A protective put (a.k.a. "married put") is used to hedge against losses on an existing stock position. This strategy is typically employed when the investor remains bullish on the long-term prospects for the company, and would ultimately like to keep the shares in his portfolio. However, due to the perceived risk of a decline or increased volatility over the near term, the trader will purchase a put option as a kind of insurance policy on his shares. By doing so, the shareholder has effectively locked in a minimum selling price for his stock throughout the lifetime of the options.
Let's say you have 100 shares of XYZ in your portfolio. You bought in at $35 per share for a total investment of $3,500. The stock has since advanced to $42.50, which means your stake is now worth $4,250. You're happy with your paper profit of $750, and you think there's more upside in store for XYZ over the long haul. That said, you're a little nervous that the company's upcoming earnings report may fall short of expectations, and you don't want to sit idly by while your unrealized gains vanish.
To hedge your XYZ stake, you could buy one 37.50-strike put option, currently asked at 0.50, for an upfront cost of $50 (ask price of 0.50 x 100 shares). As a put holder, you have now acquired the right to sell 100 shares of XYZ at no less than $37.50 per share, should the stock fall below that threshold prior to the option's expiration.
Your "gains" on a protective put aren't entirely straightforward. Ultimately, as a shareholder, you'd like to see the stock keep rising -- even if that means your option expires worthless. In the ideal situation, XYZ would continue its ascent, and your eventual gains on the stock would more than offset the $50 you paid to acquire short-term put protection. As an investor, then, your potential upside is theoretically unlimited.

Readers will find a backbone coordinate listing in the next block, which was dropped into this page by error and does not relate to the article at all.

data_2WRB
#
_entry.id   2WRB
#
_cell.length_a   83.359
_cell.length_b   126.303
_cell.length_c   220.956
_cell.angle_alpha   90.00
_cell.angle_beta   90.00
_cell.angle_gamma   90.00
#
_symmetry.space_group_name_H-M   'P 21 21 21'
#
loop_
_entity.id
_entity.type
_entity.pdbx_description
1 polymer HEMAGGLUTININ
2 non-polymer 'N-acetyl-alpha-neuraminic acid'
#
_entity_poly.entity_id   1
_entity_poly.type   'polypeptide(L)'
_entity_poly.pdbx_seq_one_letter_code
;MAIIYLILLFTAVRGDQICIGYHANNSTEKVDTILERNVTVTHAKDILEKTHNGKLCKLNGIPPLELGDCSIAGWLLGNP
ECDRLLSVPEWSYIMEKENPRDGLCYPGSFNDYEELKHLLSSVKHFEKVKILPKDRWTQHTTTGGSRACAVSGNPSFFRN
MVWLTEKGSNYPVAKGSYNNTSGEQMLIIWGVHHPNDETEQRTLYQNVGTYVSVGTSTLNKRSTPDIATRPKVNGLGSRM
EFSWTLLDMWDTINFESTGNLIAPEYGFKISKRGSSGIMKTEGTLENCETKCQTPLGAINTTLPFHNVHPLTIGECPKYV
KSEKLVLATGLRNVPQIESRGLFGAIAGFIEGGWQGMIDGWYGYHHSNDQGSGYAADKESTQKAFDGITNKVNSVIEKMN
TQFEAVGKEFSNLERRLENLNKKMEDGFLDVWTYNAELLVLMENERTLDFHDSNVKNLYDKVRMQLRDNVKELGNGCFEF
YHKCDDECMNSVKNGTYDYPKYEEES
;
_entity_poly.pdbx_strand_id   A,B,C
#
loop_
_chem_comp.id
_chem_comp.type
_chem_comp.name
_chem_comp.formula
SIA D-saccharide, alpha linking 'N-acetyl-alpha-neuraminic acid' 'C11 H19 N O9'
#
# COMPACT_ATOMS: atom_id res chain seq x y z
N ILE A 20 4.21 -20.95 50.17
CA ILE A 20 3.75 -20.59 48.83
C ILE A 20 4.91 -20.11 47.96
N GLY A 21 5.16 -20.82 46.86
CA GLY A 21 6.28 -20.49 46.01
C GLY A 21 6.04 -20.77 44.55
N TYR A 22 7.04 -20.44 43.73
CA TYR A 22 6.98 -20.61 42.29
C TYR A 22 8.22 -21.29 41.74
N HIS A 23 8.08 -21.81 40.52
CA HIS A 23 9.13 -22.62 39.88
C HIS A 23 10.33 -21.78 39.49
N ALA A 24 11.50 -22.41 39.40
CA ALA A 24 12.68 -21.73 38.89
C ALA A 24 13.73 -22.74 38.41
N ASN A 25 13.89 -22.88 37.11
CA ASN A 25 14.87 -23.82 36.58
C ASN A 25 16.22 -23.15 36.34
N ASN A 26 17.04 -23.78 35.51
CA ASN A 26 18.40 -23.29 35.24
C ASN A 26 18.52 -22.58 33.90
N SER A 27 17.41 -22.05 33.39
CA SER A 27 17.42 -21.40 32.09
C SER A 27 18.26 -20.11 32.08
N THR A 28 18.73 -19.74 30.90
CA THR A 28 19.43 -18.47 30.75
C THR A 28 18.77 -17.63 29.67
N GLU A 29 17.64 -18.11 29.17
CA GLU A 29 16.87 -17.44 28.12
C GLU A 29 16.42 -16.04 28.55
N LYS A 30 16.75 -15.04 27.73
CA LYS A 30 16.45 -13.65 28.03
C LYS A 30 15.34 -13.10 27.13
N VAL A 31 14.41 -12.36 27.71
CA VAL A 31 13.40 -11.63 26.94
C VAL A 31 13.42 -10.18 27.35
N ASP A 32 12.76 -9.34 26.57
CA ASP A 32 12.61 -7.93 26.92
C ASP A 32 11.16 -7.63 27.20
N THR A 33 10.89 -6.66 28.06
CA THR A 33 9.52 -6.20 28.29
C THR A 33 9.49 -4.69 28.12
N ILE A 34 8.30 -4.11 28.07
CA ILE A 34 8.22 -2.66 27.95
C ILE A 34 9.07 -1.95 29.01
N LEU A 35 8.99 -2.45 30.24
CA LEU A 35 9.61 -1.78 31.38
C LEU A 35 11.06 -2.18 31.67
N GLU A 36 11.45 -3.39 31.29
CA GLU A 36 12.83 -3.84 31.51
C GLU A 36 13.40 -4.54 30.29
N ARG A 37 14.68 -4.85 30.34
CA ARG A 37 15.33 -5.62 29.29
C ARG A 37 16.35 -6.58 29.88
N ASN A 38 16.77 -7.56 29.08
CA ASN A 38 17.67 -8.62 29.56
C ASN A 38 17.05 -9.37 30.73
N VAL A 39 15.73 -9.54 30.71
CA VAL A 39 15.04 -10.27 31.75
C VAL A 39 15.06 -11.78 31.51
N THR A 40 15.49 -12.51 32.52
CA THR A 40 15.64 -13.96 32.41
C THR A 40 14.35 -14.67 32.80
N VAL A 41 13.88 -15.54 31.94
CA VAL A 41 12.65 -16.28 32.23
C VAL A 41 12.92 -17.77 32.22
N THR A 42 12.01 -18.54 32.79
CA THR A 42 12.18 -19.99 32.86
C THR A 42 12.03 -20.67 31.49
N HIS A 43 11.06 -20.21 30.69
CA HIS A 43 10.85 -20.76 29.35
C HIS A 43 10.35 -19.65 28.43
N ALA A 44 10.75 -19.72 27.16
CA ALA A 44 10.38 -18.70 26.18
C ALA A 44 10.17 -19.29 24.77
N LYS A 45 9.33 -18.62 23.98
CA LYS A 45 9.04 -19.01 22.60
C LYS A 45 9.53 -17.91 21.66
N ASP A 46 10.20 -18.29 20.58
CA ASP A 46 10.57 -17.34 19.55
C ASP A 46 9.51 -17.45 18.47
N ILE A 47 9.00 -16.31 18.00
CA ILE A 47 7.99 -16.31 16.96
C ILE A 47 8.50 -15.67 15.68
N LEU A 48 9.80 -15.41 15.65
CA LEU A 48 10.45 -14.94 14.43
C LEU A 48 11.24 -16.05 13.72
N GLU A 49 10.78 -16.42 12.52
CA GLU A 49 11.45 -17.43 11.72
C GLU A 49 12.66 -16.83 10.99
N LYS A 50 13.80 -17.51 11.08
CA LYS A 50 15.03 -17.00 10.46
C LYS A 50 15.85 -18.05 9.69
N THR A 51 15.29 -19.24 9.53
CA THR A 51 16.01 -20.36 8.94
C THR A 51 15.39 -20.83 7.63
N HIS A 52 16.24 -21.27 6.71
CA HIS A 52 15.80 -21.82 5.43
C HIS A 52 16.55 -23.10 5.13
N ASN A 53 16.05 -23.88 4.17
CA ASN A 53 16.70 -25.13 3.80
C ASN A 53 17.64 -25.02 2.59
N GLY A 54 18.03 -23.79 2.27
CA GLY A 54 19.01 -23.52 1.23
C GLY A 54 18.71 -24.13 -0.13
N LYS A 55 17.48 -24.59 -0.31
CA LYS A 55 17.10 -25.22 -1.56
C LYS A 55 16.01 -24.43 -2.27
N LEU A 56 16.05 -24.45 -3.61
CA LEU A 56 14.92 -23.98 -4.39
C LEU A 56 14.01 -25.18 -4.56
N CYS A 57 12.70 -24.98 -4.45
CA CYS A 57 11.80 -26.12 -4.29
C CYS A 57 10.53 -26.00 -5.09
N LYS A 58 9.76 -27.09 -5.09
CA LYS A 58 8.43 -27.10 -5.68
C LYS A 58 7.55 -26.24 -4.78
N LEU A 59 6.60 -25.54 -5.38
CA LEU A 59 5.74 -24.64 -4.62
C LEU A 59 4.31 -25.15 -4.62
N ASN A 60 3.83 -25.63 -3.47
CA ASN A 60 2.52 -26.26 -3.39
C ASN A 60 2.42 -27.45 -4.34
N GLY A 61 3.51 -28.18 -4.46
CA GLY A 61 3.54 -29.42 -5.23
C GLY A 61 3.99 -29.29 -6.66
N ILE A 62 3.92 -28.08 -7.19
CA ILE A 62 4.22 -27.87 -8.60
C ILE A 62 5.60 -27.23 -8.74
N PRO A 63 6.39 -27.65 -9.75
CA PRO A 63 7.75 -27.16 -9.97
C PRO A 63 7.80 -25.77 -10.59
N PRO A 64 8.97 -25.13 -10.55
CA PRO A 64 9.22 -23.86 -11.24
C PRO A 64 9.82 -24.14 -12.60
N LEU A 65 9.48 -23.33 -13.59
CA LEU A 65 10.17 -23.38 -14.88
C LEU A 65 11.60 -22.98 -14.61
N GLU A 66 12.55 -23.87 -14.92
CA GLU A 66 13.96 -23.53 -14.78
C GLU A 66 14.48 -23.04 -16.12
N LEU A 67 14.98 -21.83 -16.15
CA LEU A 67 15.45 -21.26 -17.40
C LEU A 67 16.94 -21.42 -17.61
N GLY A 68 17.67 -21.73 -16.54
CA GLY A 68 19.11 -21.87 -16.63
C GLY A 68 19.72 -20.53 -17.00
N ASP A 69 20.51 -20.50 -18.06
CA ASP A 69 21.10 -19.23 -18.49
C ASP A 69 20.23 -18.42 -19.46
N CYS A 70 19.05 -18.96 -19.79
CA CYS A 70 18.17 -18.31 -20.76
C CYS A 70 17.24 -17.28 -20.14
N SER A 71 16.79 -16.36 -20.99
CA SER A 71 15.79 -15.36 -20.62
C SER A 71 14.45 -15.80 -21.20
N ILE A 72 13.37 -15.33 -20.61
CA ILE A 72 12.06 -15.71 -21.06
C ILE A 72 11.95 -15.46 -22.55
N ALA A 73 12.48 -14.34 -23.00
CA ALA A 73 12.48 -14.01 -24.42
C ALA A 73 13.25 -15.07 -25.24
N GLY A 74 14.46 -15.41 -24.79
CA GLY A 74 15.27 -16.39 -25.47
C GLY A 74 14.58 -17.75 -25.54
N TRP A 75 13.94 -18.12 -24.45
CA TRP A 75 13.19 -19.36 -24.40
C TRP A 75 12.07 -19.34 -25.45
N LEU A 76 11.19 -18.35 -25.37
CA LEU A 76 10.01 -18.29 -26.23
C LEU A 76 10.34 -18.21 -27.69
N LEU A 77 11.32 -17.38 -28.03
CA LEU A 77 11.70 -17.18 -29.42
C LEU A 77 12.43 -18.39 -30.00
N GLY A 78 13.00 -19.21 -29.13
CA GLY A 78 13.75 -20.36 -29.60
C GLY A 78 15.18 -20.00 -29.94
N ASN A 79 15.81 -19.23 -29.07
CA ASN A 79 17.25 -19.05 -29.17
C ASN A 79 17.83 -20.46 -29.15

In this scenario, though, you can still eke out a profit even if the stock drops. That's because you purchased a protective put option at a strike price 2.5 points above where the shares were trading when you first bought them.
If XYZ should drop back to $35 by the time expiration rolls around, you can exercise your option to sell your 100 shares for $37.50 each. You bought in for $3,500, and then sold your shares for $3,750 -- resulting in a profit of $250 on the investment. Less the cost of your option, you came out $200 ahead. And if you hadn't picked up that protective put, you could have bid farewell to all of your paper profits.
As with many option-buying strategies, your maximum potential loss on the protective put is limited to the amount you paid to buy the contract(s). This loss will be realized if XYZ settles at or above the strike price of the purchased put upon expiration. The good news here is that the stock is still faring well, and -- as a shareholder -- you're still poised to benefit from any additional upside.
When you buy a protective put on a stock you own, you're essentially long and short at the same time. As such, the impact of volatility on your overall position will be relatively muted.
Depending upon your preference, the protective put can be customized in a number of different ways. Most notably, your strike selection can be tweaked higher or lower to accommodate your personal risk tolerance. While some investors prefer to lock in paper profits, others might be content to take their leave on a move back down to breakeven. Still others might be OK with swallowing a small loss on the shares. In any event, bear this in mind: deeper out-of-the-money puts will be cheaper to buy, but they'll afford you less protection on a downside move.
Profit from volatility with Straddles Tips, trading patterns & more in Schaeffer's FREE online course!